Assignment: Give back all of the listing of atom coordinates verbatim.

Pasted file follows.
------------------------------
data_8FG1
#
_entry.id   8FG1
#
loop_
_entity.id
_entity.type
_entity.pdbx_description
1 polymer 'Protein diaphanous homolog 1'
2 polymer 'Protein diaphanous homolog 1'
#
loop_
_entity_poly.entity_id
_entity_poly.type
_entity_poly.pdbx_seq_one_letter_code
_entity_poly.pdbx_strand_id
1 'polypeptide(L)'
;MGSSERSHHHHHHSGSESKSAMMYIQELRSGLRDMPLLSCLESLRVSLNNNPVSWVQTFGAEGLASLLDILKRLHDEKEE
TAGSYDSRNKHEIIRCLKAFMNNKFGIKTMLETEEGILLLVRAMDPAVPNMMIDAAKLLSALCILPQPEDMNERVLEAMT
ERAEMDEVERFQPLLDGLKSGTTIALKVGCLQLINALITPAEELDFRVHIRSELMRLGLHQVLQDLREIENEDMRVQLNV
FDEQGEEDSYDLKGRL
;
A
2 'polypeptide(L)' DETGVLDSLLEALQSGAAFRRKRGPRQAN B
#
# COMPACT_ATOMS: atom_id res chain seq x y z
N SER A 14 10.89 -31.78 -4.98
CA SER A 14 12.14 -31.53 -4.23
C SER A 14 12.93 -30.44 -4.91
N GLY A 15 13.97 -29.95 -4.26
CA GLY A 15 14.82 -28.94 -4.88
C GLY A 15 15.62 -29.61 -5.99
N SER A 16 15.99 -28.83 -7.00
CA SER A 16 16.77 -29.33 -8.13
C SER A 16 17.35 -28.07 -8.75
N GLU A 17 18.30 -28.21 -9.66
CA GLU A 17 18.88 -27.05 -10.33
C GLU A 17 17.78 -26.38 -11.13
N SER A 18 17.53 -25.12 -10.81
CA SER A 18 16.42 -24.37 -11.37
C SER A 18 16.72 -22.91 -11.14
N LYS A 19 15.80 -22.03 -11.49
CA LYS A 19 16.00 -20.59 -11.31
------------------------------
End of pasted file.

data_8FG1
#
_entry.id   8FG1
#
loop_
_entity.id
_entity.type
_entity.pdbx_description
1 polymer 'Protein diaphanous homolog 1'
2 polymer 'Protein diaphanous homolog 1'
#
loop_
_entity_poly.entity_id
_entity_poly.type
_entity_poly.pdbx_seq_one_letter_code
_entity_poly.pdbx_strand_id
1 'polypeptide(L)'
;MGSSERSHHHHHHSGSESKSAMMYIQELRSGLRDMPLLSCLESLRVSLNNNPVSWVQTFGAEGLASLLDILKRLHDEKEE
TAGSYDSRNKHEIIRCLKAFMNNKFGIKTMLETEEGILLLVRAMDPAVPNMMIDAAKLLSALCILPQPEDMNERVLEAMT
ERAEMDEVERFQPLLDGLKSGTTIALKVGCLQLINALITPAEELDFRVHIRSELMRLGLHQVLQDLREIENEDMRVQLNV
FDEQGEEDSYDLKGRL
;
A
2 'polypeptide(L)' DETGVLDSLLEALQSGAAFRRKRGPRQAN B
#
# COMPACT_ATOMS: atom_id res chain seq x y z
N SER A 14 10.89 -31.78 -4.98
CA SER A 14 12.14 -31.53 -4.23
C SER A 14 12.93 -30.44 -4.91
N GLY A 15 13.97 -29.95 -4.26
CA GLY A 15 14.82 -28.94 -4.88
C GLY A 15 15.62 -29.61 -5.99
N SER A 16 15.99 -28.83 -7.00
CA SER A 16 16.77 -29.33 -8.13
C SER A 16 17.35 -28.07 -8.75
N GLU A 17 18.30 -28.21 -9.66
CA GLU A 17 18.88 -27.05 -10.33
C GLU A 17 17.78 -26.38 -11.13
N SER A 18 17.53 -25.12 -10.81
CA SER A 18 16.42 -24.37 -11.37
C SER A 18 16.72 -22.91 -11.14
N LYS A 19 15.80 -22.03 -11.49
CA LYS A 19 16.00 -20.59 -11.31